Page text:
California Prop. 23 question (state regulation of dialysis clinics)

Anyone who lives in California has probably seen the (very effective) TV commercials opposing this proposition. I have read the voter’s pamphlet as well, and the opposing arguments claim that a special interest group is funding this proposition. The TV commercials say the same.

But they don’t identify the special interest group, nor do they say in what way passage of this measure would benefit that special interest group. The pro arguments in the voters pamphlet are sponsored by a dialysis RN, a dialysis patient, and a pastor – not any obvious interest groups there. The anti arguments are sponsored by the Executive Director of the state Nurses Association, a dialysis patient, and president of the California Medical Assoc.

Does anyone know what the truth is about this alleged special interest group that is supposedly behind this measure?

Fundamentally this is a fight between labor unions and management.

The labor union SEIU has been trying for years to unionize workers at the major dialysis clinics, such as DaVita and Fresenius. The union sponsored this initiative, the goal is to put pressure on the companies.

The initiative would require a physician on duty at all times when the clinic is open.

The major donors are exactly what you’d expect: The union on the yes side, DaVita and Fresenius on the no side.

So these measures (this is the second one they’ve tried) are just a cynical ploy on the part of the union to force unionization on a workforce that has presumably rejected it in elections? And that they were too ashamed of this tactic to put their name on the For arguments in the voters pamphlet? That sounds like a good reason to vote against the measure. Thanks for the info.

I would not disagree with your characterization.

I’m not there with disagreeing with the characterization, but I don’t get the leap from “requiring a physician on duty at all times when the clinic is open” and forcing unionization on the workforce.

I believe the theory is that implementation of the requirements from this measure would cost the clinic owners, of which there are two major companies and a lot of small ones and even some non-profits, a lot of money. Also note that this is the second time that a measure like this has been on the ballot, sponsored by that union; the first one failed to pass. And it is costing those same companies a not insignificant amount of money to advertise against the measure, while the backers appear to be spending almost nothing, at least so far.

So the calculation may be something like this, assuming that this one fails as well: if the clinic owners will roll over on the unionization issue, the union will stop putting measures like this forward. The provisions of the measure are not particularly important, they are solutions in search of a problem that doesn’t seem to exist, the main point is that if any of these measures ever passes the clinic owners will have to pay more money out and will have very limited means of recovering those funds from their sources (government and insurance companies).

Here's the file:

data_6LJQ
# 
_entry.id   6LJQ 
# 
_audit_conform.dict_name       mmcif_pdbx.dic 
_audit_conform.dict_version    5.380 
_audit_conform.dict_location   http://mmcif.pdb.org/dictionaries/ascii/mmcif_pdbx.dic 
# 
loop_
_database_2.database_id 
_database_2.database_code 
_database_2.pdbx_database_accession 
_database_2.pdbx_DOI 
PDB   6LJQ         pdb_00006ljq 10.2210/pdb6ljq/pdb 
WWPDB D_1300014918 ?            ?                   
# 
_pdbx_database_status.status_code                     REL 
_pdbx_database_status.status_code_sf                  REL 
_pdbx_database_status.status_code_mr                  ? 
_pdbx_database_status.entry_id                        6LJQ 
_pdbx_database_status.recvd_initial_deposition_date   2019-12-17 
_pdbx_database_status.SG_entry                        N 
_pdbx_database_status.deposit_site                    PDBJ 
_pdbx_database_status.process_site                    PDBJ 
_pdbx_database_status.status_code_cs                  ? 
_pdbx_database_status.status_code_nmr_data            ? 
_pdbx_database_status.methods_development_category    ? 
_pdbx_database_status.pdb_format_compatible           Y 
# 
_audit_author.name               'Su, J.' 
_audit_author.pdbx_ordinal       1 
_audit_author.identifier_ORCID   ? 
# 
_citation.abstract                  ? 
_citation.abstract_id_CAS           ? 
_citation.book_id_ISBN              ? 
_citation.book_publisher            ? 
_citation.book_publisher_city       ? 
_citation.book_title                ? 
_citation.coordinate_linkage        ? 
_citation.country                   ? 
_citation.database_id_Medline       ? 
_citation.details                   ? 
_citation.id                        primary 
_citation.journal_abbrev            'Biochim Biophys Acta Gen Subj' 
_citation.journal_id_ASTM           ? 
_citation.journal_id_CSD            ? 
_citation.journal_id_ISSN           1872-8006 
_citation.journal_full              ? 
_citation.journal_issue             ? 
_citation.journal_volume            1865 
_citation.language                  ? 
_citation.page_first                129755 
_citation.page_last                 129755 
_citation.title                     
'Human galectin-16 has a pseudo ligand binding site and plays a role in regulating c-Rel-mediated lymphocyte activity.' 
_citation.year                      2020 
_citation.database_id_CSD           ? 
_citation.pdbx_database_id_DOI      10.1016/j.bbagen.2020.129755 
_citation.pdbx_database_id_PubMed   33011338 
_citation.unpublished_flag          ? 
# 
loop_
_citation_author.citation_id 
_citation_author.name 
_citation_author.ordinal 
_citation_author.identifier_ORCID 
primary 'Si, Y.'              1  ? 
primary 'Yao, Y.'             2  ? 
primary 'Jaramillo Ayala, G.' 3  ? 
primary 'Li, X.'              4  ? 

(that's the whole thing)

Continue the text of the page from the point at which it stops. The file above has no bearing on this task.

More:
It seems a bit roundabout to me, but very much the sort of thing the SEIU would do if their reputation is anything to go by.

Yeah, that does sound a bit wheels-within-wheels. A better argument would be the one I tend to use when voting “No” on a ballot initiative: if this law is needed, it’s the legislature’s job to enact it, and I would prefer it if they did. With a Democratic Party supermajority in the Assembly, it ought to be something that parties with an actual interest in patient safety could swing.

I DO like unionization wherever it can be achieved, though. OTOH, if this passes, it won’t be a bargaining chip for union organizers, and I just don’t see it as a keystone that would result in unionization.

On the OTHER other hand, those commercials with all the if this passes, my dialysis clinic will close, and I’ll DIE message just piss me off to no end.

And a big fat lie too, because the measure, if passed, would prevent existing clinics from closing without getting permission from the state department of public health.

I don’t think either side has much to be proud of here. And I agree that if this law were needed, there would be no shortage of votes for it in the legislature.

If passing this measure means that some smaller clinics can no longer afford to operate, who will subsidize them to keep them open?

To be clear, I am opposed to the measure.

However, the commercials specifically say “Prop 23 would shut down many dialysis clinics.” That’s “would” not “could” and “many” not “some.” I don’t know on what basis the state’s DPH would allow or not allow a clinic to close due to increased costs, and neither do the clinic owners. The threat is clearly being overblown, at the same time as the bill itself is unnecessary and intrusive.

Here’s one of the commercials:

How does the state prevent a clinic from closing? Presumably these are either corporations or not-for-profit organizations. No person can be held responsible. You’d just dissolve it or failing that walk away. I suppose they could prevent you from selling the equipment.

I was all set to vote NO on Prop 23 until I saw John Oliver’s segment on dialysis.


Good grief what a mess. Fresenius and DaVita are truly awful, but I really don’t like being a pawn in this grudge match between them and SEIU. The legislature should get off their butts and regulate this shameful, runaway industry more. This is really a national problem and ultimately should be dealt with at the federal level.